Management and Henri Essay
Born into a middle class French family in 1841 and educated at the Lycee at Lyons then at the national School of Mines at Saint-Etienne. Consider the father of Management Henri Fayol rose to succession quickly after entering the work force. At the ripe age of 19, Henri graduated from the National School of Mines at Saint-Etienne being named as of its outstanding students.
In 1861 Henri was employed by Commetry-Fourchambault Company to help solve the problem of underground fires as written by his son. (Focus on Management History). Henri remained at Commentry-Fourchambault Company until his retirement in 1918. He was considered a very successful man whilst working at Commetry, at the age of 25 Henri became manager of Commentry pits, then to manager of the group coal minds at the age of 31. At the age of 47 Henri gained the position of Managing director and remained as its chief executive until his retirement.
Throughout his time at Commentry he became critical of higher management’s practice of letting the sale of coal drive its production. Fayol sought to solve this problem by preparing sales and production plans with records of inventory that sales people could use to guide their selling. Henri
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Retirement didn’t stop Fayol from continuing in succession. Moving on to further ventures, Henri set up a Centre for Administrative Studies (CAS). The centre held regular meetings attended by leaders from professional fields such as writers, philosophers, engineers, public-sector officials, the military and industrials. The centre helped in the overall effort for Henri to develop and popularize his theories of management. Through presentation of his key disciples through lecture, pamphlets and articles, Henri furthered on his principles by taking consultancies and investigations on behalf of the government. Essentially Fayol had four careers: mining engineer, geologist and geological researcher, industrial leader and a management philosopher, writer and teacher.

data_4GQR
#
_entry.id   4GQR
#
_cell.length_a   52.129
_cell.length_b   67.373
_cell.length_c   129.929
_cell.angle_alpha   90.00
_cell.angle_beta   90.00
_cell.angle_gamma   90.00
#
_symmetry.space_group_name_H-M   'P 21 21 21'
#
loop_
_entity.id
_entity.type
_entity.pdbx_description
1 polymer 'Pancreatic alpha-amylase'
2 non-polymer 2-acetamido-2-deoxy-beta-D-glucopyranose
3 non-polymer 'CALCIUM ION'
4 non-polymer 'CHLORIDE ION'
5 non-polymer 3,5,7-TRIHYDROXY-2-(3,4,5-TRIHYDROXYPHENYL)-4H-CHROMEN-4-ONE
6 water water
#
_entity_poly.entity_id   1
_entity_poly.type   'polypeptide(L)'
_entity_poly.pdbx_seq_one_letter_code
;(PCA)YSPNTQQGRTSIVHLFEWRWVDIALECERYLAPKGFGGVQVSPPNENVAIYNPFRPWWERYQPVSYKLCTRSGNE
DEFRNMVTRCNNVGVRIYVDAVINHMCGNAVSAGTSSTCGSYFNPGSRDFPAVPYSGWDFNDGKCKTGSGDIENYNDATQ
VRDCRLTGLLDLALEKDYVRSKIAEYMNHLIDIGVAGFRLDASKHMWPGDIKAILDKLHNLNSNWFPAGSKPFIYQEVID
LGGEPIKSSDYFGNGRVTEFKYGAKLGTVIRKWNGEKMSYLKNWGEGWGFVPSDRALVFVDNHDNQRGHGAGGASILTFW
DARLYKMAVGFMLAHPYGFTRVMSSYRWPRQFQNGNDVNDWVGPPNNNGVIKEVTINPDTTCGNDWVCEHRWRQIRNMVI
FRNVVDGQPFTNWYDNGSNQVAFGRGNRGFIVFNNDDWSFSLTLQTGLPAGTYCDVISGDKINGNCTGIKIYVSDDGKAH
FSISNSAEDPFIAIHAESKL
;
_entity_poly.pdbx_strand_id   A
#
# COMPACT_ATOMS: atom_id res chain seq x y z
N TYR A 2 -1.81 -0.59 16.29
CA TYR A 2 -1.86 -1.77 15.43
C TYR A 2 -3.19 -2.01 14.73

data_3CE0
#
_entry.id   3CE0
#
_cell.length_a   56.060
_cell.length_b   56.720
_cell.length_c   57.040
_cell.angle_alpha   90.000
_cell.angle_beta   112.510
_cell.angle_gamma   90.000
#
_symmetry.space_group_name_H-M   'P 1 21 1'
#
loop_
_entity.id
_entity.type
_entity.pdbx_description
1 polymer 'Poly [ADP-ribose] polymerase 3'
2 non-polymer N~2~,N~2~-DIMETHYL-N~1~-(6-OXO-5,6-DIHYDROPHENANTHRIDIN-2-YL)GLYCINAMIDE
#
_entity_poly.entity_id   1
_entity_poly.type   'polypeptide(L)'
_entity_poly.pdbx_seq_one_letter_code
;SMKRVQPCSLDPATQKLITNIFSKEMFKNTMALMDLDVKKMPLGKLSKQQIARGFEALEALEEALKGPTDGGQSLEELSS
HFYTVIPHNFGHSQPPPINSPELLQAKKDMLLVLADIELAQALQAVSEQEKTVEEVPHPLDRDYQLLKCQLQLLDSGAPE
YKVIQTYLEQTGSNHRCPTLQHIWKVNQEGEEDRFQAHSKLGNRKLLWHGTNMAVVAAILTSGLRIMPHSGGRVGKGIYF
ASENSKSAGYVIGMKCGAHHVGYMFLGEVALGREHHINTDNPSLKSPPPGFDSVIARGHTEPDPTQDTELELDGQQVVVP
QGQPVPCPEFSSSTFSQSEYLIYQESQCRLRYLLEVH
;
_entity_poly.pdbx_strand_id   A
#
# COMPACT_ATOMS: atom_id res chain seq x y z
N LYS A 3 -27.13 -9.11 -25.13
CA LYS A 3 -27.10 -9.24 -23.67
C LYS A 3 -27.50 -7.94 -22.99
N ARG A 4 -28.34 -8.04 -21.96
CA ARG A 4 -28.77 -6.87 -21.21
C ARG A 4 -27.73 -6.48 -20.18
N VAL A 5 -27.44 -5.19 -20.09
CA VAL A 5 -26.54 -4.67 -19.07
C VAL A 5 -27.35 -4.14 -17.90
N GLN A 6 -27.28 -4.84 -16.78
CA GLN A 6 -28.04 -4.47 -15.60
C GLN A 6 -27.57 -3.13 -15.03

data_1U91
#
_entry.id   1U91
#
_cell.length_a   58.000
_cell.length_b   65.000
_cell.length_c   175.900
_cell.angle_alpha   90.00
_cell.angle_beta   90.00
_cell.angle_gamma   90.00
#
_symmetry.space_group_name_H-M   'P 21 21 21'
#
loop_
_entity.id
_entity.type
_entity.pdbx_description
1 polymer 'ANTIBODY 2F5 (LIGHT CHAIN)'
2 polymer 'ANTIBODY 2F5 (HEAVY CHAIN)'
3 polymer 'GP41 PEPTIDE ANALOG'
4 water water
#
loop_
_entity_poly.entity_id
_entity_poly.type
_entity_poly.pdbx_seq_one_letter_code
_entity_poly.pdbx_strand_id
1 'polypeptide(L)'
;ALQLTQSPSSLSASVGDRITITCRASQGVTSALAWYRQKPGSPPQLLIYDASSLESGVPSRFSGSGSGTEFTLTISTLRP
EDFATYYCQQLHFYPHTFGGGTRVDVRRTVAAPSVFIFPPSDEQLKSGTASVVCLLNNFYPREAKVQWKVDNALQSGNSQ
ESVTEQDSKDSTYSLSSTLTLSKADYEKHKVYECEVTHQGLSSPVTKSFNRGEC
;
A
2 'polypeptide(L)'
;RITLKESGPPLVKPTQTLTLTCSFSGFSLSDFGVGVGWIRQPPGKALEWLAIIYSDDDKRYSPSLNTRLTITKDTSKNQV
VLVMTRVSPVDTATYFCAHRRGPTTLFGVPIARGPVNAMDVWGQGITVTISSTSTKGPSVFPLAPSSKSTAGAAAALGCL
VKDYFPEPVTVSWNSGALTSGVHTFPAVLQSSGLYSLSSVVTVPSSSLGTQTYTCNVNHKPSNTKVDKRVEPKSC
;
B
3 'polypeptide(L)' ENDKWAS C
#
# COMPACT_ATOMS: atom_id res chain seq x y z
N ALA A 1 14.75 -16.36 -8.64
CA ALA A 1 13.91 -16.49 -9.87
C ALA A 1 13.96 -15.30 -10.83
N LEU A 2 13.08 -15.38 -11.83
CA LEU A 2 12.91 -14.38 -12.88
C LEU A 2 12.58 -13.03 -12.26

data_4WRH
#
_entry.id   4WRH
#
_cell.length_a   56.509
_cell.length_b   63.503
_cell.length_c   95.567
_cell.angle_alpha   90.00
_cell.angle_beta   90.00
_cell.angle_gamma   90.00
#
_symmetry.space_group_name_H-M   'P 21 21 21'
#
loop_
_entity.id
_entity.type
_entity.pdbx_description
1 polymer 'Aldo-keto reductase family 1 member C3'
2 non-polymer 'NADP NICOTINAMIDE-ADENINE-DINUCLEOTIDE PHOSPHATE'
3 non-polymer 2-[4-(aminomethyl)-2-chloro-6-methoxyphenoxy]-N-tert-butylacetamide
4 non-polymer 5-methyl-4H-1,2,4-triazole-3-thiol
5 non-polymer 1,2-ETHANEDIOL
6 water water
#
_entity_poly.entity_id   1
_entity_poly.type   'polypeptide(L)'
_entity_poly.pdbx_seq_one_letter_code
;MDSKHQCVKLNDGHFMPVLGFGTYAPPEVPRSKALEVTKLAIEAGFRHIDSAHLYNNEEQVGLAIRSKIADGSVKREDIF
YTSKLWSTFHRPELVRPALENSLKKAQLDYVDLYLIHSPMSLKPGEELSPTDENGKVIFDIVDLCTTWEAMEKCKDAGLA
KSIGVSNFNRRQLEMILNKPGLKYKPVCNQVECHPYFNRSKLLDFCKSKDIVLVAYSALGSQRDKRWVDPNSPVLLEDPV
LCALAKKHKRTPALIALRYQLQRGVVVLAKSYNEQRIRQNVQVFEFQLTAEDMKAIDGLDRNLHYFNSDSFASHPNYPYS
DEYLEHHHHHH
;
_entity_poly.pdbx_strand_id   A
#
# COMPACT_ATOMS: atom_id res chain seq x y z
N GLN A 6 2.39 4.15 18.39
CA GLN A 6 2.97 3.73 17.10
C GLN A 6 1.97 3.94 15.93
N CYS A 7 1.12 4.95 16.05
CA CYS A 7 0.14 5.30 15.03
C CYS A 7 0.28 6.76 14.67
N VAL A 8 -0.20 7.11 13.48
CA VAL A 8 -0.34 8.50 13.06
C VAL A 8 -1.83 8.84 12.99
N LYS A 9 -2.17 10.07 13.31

Henri won many awards in his career which were all accored in recognition to both of his technical contributions to geology and metallurgy and contributions to the field of management. (Lee D, Parker, Philip A. Ristson 2005, p. 179)
Fayol portrayed as a pioneering figure who helped lay the foundations of contemporary management theory. His ideas have been acknowledged and critiqued by management text authurs and teachers to several generations of managers in business and government. Best remembered for a three-fold contribution to management thought. First, Fayol is credited with the belief that organizational and business life was an amalgam of six activities. Second, Fayol is said to have identified five key functions or elements that comprised managerial activity. And thirdly Fayol is said to have advocated four- teen principles designed to guide the successful manager.